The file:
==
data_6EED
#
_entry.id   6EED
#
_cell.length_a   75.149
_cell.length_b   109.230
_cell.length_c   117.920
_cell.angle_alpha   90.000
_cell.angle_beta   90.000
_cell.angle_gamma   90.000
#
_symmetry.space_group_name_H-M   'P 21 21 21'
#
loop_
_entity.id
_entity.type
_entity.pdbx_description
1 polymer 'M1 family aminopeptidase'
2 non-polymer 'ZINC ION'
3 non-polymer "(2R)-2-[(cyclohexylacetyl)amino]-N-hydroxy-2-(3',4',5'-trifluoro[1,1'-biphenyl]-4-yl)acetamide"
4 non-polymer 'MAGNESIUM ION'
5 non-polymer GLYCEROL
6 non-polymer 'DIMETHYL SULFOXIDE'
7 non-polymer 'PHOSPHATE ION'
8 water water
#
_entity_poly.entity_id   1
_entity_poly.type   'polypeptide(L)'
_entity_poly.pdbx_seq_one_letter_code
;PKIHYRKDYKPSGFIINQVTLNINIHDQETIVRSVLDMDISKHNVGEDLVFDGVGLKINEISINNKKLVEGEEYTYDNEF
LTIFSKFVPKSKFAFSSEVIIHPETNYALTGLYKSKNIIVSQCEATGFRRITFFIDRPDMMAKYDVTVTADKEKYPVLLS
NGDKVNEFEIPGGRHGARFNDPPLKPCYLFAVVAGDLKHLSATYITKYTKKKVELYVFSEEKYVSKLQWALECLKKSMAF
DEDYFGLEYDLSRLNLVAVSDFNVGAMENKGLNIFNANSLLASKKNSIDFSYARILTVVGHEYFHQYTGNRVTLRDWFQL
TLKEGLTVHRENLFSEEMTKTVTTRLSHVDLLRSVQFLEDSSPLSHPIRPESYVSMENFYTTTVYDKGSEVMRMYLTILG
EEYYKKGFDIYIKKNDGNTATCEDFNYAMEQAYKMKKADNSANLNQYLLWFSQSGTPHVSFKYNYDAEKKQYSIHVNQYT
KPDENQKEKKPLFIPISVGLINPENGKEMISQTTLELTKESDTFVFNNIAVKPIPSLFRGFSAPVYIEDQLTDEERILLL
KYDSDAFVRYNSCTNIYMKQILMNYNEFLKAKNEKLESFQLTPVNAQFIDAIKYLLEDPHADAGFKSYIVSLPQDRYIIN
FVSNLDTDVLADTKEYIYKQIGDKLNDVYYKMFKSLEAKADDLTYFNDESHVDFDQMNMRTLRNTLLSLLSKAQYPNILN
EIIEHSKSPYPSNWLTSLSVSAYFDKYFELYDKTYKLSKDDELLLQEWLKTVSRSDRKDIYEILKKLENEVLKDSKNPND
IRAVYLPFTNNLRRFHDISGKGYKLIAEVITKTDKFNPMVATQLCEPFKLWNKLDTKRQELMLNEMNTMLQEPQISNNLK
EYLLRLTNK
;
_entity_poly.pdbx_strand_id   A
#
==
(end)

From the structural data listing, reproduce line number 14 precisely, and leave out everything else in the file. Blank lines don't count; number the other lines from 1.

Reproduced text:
loop_